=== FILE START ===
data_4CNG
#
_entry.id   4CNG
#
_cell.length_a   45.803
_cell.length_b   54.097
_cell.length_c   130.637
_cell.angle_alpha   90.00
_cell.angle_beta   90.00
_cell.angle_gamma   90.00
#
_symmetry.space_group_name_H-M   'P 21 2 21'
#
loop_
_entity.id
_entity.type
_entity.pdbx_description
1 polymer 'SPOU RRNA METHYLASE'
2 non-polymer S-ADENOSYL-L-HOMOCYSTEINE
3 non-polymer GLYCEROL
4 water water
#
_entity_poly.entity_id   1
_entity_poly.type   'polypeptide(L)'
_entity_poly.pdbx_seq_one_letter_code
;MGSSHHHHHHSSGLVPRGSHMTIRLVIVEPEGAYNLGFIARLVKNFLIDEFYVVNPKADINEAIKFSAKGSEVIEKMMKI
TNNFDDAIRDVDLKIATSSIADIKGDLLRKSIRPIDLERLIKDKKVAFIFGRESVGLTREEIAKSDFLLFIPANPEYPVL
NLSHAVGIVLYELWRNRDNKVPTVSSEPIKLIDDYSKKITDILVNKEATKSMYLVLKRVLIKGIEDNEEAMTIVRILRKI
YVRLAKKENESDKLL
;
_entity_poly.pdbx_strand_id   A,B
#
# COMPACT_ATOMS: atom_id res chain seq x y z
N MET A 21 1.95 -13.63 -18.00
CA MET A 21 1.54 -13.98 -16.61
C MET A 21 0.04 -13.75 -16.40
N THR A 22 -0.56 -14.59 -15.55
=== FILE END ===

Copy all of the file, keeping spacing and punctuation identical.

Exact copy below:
data_4CNG
#
_entry.id   4CNG
#
_cell.length_a   45.803
_cell.length_b   54.097
_cell.length_c   130.637
_cell.angle_alpha   90.00
_cell.angle_beta   90.00
_cell.angle_gamma   90.00
#
_symmetry.space_group_name_H-M   'P 21 2 21'
#
loop_
_entity.id
_entity.type
_entity.pdbx_description
1 polymer 'SPOU RRNA METHYLASE'
2 non-polymer S-ADENOSYL-L-HOMOCYSTEINE
3 non-polymer GLYCEROL
4 water water
#
_entity_poly.entity_id   1
_entity_poly.type   'polypeptide(L)'
_entity_poly.pdbx_seq_one_letter_code
;MGSSHHHHHHSSGLVPRGSHMTIRLVIVEPEGAYNLGFIARLVKNFLIDEFYVVNPKADINEAIKFSAKGSEVIEKMMKI
TNNFDDAIRDVDLKIATSSIADIKGDLLRKSIRPIDLERLIKDKKVAFIFGRESVGLTREEIAKSDFLLFIPANPEYPVL
NLSHAVGIVLYELWRNRDNKVPTVSSEPIKLIDDYSKKITDILVNKEATKSMYLVLKRVLIKGIEDNEEAMTIVRILRKI
YVRLAKKENESDKLL
;
_entity_poly.pdbx_strand_id   A,B
#
# COMPACT_ATOMS: atom_id res chain seq x y z
N MET A 21 1.95 -13.63 -18.00
CA MET A 21 1.54 -13.98 -16.61
C MET A 21 0.04 -13.75 -16.40
N THR A 22 -0.56 -14.59 -15.55